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Mail Tribune 100, May 24, 1921

The following news items were drawn from the archives of the Mail Tribune 100 years ago

May 24, 1921

1ST BANK CASE FOR MAY TERM GOES TO JURY

Closing arguments in the civil action of the State Bank Board against S. L. Johnston were begun in the circuit court this morning, and the case will go to the jury early this afternoon. Johnston was the principal witness for the defense, and told of his business relations with the defunct institution.

Attorney Porter J. Neff in his argument contended that his client as well as the State Bank Board were deceived by the manipulation of Johnson. Attorney E. E. Kelly in his argument characterized Johnson as “a rotten perjurer,” and “a man who robbed old women of money they had saved to bury themselves.”

“Johnson is a smooth individual — he fooled the banking board for five years.”

Attorney Kelly also said the bank failure was the “most colossal in the history of banking.” Attorney Roberts in his review of the evidence said Johnson “had come clean,” and “had made his peace with his God and was trying to make it with his fellow man.”

W. H. Johnson, former cashier of the defunct Bank of Jacksonville, back from state prison, where he is serving a ten-year sentence, was the principal witness Monday afternoon in the civil suit of the state banking board against S. L. Johnston, Thompson Creek sawmill operator, for the collection of an alleged overdraft of $3,750.87.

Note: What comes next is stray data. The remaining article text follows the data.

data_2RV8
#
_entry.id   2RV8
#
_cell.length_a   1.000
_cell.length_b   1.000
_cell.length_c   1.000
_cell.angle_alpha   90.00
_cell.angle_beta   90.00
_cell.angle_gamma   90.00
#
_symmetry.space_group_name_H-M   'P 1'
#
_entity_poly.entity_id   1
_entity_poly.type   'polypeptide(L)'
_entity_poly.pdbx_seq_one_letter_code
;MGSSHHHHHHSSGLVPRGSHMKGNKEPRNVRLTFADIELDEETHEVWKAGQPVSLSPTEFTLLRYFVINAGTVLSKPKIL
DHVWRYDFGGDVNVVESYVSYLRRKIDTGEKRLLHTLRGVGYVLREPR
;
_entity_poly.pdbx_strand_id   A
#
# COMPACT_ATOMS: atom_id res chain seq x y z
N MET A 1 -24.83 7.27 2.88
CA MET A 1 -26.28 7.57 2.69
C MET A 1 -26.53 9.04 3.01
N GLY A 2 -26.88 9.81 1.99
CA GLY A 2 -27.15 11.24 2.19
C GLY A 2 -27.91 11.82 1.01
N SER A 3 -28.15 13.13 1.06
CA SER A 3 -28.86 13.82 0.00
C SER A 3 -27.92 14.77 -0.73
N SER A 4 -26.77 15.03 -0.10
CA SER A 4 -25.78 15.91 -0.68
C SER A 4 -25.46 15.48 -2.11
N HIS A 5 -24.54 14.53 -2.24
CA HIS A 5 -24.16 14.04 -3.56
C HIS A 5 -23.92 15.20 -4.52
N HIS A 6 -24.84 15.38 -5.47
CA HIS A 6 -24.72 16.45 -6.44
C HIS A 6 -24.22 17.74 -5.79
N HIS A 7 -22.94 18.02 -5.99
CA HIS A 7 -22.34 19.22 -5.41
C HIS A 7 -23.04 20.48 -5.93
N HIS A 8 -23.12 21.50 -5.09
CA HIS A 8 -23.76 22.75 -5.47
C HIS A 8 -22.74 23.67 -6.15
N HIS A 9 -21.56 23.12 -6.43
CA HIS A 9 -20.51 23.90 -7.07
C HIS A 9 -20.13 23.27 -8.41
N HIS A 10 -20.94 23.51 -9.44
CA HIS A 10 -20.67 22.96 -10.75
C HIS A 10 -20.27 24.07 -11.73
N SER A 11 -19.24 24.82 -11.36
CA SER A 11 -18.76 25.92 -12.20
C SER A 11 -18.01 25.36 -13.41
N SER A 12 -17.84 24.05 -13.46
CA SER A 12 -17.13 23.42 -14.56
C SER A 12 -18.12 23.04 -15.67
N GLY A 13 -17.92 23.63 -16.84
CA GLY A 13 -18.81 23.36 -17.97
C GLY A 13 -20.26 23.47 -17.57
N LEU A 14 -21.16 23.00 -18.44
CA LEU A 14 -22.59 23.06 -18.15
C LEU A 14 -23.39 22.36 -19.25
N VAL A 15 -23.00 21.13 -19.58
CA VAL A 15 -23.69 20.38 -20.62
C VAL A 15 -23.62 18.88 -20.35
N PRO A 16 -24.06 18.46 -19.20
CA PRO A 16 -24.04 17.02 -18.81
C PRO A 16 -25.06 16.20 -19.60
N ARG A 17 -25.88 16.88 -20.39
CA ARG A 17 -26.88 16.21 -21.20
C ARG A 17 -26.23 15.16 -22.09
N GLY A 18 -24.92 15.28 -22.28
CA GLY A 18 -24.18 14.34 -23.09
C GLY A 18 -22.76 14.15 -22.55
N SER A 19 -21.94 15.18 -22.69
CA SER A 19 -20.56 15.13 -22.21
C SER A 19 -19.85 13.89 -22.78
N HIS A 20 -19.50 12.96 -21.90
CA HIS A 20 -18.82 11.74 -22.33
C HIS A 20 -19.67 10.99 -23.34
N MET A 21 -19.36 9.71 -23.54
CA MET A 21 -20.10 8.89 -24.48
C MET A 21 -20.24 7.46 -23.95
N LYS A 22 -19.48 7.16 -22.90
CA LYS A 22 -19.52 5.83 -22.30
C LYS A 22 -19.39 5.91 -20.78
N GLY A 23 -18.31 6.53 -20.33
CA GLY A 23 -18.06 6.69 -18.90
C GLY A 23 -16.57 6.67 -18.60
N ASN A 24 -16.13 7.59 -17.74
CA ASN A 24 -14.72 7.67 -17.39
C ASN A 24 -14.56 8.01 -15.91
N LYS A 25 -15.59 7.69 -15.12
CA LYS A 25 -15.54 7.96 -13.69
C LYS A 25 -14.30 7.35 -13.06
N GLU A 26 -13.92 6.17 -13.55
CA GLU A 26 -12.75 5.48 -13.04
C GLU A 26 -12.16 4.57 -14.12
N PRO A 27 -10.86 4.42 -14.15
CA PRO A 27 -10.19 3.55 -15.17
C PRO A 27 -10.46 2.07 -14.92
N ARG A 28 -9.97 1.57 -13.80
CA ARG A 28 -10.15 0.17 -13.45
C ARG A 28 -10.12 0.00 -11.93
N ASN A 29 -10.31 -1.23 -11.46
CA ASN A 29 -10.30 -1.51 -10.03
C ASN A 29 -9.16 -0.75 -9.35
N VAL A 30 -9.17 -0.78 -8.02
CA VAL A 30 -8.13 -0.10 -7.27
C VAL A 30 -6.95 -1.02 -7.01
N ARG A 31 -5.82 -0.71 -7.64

Johnson admitted fictitious entries in the books of the bank, to keep the account of Johnston “out of the red,” and identified checks, deposit slips and books introduced as exhibits by the plaintiff.

Prison life has begun to show upon the former Jacksonville bank head, and in place of his former willing demeanor in his testimony there was a trace of gruffness. He was not as good a witness as in former hearings and seemed to have lost all interest in the court proceedings.

On cross-examination by Attorney Porter J. Neff, Johnson answered all questions, but refused to admit that he had not notified Johnston that he was overdrawn in his account. He testified Johnston had asked for a statement of account, but had told him that he was “too busy.” He testified that he had agreed to aid Johnston in his sawmill proposition, and stated when the bank examiner had paid a visit he “took Johnston outside the bank and told him he was overdrawn $3,000.”

“He was excited and talking all the time, and I don’t know whether he understood me or not,” concluded Johnson.

The second witness called was E. D. Kahler, in charge of the liquidation of the Bank of Jacksonville, who identified accounts and figures, and testified to the condition of Johnston’s account.

— Alissa Corman; acorman@rosebudmedia.com